Donald Trump Against the World
The Birth of a New Nationalist World Order
By John Feffer

Donald Trump is a worldly fellow. He travels the globe on his private jet. He's married to a Slovene and divorced from a Czech. He doesn't speak any other languages, but hey, he's an American, so monolingualism is his birthright.

His fortune depends in large part on the global economy. He has business interests in nearly two-dozen countries on four continents. Many of the products anointed with the Trump brand roll off a global assembly line: Trump furniture made in Turkey and Germany, Trump eyeglasses from China, Trump shirts via Bangladesh and Honduras (among other countries). Just as wealthy Americans often slight the role the domestic infrastructure has played in the making of their fortunes, Trump routinely disregards how much his depends on the infrastructure of the global economy.

The new president's cabinet nominees are a similarly worldly lot, being either generals or multi-millionaires (or both), or simply, like their president, straight-out billionaires. Rich people jet off to exotic places for vacations or to make deals; generals are dispatched to all points of the compass to kill people. With an estimated net wealth of more than $13 billion, Trump's cabinet could be its own small island nation. Make that a very aggressive island nation: the military men in his proposed cabinet -- former generals Mike Flynn (national security adviser), James Mattis (defense secretary), and John Kelly (head of Homeland Security), as well as former Navy Seal Ryan Zinke (interior secretary) -- have fought in nearly as many countries as Trump has done business.

As worldly as they might be, Trump's nominees don't look much like the world. Mostly rich white men, they look more like the American electorate... circa 1817. Still, the media has bent over backward to find as much diversity as it could in this panorama of homogeneity. It has, for instance, identified the nominees according to their different ideological milieus: Wall Street, the Pentagon, the Republican Party, the lunatic fringe.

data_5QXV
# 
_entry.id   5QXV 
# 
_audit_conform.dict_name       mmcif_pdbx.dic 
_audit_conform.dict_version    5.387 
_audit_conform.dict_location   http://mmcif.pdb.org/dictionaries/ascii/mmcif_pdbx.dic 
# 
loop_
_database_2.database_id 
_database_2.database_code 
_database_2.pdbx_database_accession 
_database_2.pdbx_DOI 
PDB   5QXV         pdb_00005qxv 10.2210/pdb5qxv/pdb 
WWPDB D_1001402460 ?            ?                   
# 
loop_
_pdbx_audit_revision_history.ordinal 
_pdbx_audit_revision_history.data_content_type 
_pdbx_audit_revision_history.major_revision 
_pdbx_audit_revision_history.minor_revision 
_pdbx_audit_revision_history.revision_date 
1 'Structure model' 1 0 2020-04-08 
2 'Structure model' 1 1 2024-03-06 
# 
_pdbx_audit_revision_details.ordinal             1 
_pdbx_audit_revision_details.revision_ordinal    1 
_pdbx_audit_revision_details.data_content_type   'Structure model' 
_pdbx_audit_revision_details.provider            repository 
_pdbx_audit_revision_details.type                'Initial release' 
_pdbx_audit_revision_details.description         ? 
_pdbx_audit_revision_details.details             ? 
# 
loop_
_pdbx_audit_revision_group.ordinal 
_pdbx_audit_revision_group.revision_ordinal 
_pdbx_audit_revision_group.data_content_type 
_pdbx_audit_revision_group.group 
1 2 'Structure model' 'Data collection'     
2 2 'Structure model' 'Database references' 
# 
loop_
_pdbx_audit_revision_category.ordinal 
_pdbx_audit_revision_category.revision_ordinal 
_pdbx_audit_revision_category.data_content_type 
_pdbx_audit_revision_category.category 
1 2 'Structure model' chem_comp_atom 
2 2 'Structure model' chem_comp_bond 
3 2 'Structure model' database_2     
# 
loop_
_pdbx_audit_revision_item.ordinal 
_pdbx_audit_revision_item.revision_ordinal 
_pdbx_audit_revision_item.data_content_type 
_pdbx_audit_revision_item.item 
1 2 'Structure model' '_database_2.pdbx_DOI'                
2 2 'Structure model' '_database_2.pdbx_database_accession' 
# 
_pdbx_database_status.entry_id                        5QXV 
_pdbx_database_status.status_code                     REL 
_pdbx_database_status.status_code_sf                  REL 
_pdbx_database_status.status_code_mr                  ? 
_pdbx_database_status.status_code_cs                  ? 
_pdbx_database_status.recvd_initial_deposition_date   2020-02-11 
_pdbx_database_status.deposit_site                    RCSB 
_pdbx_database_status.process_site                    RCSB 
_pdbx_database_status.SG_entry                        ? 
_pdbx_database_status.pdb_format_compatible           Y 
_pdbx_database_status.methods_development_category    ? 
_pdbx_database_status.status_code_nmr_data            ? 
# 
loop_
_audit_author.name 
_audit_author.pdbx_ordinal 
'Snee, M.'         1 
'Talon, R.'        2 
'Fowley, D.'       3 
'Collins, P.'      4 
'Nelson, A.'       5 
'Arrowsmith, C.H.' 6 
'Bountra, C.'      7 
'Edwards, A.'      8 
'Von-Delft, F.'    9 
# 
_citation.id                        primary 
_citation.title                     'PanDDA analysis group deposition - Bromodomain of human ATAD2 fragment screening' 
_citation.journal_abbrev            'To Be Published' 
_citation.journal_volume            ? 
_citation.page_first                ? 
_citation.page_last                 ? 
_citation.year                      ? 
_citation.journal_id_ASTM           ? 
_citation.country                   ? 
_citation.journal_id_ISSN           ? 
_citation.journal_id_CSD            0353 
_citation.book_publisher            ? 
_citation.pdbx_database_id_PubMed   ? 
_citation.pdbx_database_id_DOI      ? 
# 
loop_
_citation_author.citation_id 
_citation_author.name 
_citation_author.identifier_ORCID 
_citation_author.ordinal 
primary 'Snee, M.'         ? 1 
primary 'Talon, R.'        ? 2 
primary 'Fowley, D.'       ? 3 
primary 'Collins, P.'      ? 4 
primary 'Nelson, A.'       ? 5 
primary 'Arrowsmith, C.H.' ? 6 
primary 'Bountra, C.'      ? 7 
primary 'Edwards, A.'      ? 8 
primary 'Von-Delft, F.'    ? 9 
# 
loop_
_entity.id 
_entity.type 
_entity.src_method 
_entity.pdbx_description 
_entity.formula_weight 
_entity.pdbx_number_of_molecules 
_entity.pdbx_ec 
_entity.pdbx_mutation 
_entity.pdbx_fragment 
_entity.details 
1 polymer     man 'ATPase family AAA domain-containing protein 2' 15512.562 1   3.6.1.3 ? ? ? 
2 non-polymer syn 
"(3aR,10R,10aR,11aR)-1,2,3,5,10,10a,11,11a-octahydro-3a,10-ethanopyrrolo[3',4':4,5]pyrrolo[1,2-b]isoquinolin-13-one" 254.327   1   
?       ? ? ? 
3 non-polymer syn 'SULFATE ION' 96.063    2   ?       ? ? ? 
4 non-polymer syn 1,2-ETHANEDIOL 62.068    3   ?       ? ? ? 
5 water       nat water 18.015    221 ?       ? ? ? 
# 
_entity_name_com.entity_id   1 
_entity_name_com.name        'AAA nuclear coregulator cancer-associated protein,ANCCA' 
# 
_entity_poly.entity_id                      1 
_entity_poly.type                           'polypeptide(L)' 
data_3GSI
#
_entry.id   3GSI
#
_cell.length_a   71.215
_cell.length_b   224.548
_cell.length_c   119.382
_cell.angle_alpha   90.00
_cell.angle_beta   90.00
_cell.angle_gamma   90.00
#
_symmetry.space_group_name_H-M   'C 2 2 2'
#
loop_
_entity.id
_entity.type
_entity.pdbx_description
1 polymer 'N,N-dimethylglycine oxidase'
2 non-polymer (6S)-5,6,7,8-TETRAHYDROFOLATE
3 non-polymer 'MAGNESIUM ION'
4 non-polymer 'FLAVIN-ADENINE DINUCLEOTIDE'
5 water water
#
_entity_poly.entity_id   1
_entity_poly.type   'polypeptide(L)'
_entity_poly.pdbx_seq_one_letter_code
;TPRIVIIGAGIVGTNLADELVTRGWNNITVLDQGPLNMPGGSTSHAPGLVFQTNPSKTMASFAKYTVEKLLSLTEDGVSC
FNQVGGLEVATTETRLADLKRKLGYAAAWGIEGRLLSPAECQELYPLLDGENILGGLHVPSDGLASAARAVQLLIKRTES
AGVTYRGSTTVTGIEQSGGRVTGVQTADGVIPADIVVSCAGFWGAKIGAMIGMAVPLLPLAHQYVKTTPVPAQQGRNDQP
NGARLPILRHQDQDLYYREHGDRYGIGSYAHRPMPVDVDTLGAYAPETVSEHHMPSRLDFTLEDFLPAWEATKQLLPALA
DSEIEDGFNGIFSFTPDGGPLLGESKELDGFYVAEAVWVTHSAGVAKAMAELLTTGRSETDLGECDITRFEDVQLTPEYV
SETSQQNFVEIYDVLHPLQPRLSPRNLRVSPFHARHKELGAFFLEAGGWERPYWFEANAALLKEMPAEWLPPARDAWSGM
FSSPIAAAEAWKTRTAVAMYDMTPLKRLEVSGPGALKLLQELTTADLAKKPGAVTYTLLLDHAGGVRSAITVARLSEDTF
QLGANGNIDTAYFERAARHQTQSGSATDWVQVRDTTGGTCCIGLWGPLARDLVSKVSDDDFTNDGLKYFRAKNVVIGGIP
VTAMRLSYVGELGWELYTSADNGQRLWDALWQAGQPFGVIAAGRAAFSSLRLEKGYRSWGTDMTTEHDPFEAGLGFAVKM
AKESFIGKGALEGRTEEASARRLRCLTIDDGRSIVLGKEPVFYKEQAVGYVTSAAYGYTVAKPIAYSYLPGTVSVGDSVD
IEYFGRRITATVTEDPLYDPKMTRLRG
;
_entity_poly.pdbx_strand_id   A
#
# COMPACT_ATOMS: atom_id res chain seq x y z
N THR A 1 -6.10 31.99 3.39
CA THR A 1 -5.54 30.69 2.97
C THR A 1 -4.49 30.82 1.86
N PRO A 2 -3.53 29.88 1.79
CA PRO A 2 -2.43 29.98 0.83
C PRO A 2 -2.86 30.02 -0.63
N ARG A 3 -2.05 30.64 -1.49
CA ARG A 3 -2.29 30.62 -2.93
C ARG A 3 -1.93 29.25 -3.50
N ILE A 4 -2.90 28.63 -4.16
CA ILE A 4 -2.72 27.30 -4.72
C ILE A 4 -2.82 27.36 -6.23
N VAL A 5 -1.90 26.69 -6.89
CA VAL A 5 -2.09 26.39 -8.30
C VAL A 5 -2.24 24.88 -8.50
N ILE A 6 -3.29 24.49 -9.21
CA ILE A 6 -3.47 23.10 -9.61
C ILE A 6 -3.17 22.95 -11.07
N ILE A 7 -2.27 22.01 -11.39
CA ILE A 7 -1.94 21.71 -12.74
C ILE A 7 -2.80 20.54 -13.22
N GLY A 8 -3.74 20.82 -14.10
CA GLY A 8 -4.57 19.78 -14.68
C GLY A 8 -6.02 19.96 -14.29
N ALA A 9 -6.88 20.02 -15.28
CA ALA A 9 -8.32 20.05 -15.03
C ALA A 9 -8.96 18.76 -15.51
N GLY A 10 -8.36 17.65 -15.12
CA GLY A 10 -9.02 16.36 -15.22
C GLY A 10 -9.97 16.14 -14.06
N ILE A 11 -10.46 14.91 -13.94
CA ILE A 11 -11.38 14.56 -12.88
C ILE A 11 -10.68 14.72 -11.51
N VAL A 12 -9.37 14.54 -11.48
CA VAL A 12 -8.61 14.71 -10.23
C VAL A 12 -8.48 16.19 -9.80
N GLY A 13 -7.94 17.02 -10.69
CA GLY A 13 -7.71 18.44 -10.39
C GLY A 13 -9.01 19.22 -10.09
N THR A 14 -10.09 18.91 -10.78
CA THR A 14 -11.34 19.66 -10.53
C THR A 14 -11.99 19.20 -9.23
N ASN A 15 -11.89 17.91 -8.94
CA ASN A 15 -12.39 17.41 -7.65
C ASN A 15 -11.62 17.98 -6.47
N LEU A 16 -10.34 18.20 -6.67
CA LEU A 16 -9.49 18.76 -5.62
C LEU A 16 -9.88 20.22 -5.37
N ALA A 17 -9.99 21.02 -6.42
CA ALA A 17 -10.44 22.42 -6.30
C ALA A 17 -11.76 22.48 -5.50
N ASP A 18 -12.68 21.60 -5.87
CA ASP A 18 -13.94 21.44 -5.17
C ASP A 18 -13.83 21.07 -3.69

In this taxonomy of Trumpism, the media continues to miss the obvious. The incoming administration is, in fact, united around one key mission: it's about to declare war on the world.

Don't be fooled by the surface cosmopolitanism of the new president and his appointees. For all their international experience, these people care about the planet the way pornographers care about sex. Their interactions are purely transactional, just the means to an end. There couldn't be less empathy for the people out there involved in the drama. It's all about the money and that piercing sense of conquest.

The Trump team's approach, a globalism of the 1%, benefits themselves even as it reinforces American exceptionalism. Their worldview is a galaxy distant from the sort of democratic internationalism that values diplomacy, human rights, and multilateral cooperation to address planetary problems like climate change and economic inequality. Such a foreign policy of mutual engagement is, in fact, exactly what's under immediate threat. As with Obamacare, the incoming administration wants to shred an inclusive project and substitute an exclusive one for it. In so doing, it will replace a collection of liberal internationalists with something worse: a confederacy of oligarchs.

For such an undertaking that so radically privileges the few over the many, the next administration needs a compelling rationale that goes beyond assertions that the status quo is broken, international institutions are inefficient, and the United States is the indispensable power on the planet. America isn't facing just any old crisis like failing banks or nuclear wannabe nations. For someone like Donald Trump, the threat has to be huge, the biggest ever.

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Tom Engelhardt, who runs the Nation Institute's ("a regular antidote to the mainstream media"), is the co-founder of the American Empire Project and, most recently, the author of Mission Unaccomplished: Tomdispatch (more...)